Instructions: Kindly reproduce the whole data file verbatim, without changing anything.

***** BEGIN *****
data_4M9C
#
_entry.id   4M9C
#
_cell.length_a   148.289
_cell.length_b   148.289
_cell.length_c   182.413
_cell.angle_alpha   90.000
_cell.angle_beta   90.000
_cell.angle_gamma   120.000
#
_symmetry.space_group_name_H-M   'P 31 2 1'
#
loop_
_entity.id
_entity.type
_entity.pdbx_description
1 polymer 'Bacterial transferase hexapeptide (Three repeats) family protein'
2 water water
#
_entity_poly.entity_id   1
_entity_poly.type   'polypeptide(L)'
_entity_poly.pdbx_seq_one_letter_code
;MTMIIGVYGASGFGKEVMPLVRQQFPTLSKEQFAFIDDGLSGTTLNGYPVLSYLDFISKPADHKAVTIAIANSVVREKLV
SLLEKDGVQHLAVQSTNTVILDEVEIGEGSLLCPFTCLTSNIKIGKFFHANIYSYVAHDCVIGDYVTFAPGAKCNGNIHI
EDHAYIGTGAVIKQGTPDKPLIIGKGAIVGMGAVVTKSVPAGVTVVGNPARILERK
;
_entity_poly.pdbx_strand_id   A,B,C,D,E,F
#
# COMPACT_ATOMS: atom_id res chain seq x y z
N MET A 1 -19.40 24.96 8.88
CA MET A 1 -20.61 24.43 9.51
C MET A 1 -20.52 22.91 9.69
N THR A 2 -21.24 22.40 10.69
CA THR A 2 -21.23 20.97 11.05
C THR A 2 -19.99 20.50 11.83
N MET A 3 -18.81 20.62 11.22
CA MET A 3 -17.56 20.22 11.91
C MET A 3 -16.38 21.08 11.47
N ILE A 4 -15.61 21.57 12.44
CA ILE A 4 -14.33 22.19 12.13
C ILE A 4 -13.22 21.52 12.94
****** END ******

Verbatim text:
data_4M9C
#
_entry.id   4M9C
#
_cell.length_a   148.289
_cell.length_b   148.289
_cell.length_c   182.413
_cell.angle_alpha   90.000
_cell.angle_beta   90.000
_cell.angle_gamma   120.000
#
_symmetry.space_group_name_H-M   'P 31 2 1'
#
loop_
_entity.id
_entity.type
_entity.pdbx_description
1 polymer 'Bacterial transferase hexapeptide (Three repeats) family protein'
2 water water
#
_entity_poly.entity_id   1
_entity_poly.type   'polypeptide(L)'
_entity_poly.pdbx_seq_one_letter_code
;MTMIIGVYGASGFGKEVMPLVRQQFPTLSKEQFAFIDDGLSGTTLNGYPVLSYLDFISKPADHKAVTIAIANSVVREKLV
SLLEKDGVQHLAVQSTNTVILDEVEIGEGSLLCPFTCLTSNIKIGKFFHANIYSYVAHDCVIGDYVTFAPGAKCNGNIHI
EDHAYIGTGAVIKQGTPDKPLIIGKGAIVGMGAVVTKSVPAGVTVVGNPARILERK
;
_entity_poly.pdbx_strand_id   A,B,C,D,E,F
#
# COMPACT_ATOMS: atom_id res chain seq x y z
N MET A 1 -19.40 24.96 8.88
CA MET A 1 -20.61 24.43 9.51
C MET A 1 -20.52 22.91 9.69
N THR A 2 -21.24 22.40 10.69
CA THR A 2 -21.23 20.97 11.05
C THR A 2 -19.99 20.50 11.83
N MET A 3 -18.81 20.62 11.22
CA MET A 3 -17.56 20.22 11.91
C MET A 3 -16.38 21.08 11.47
N ILE A 4 -15.61 21.57 12.44
CA ILE A 4 -14.33 22.19 12.13
C ILE A 4 -13.22 21.52 12.94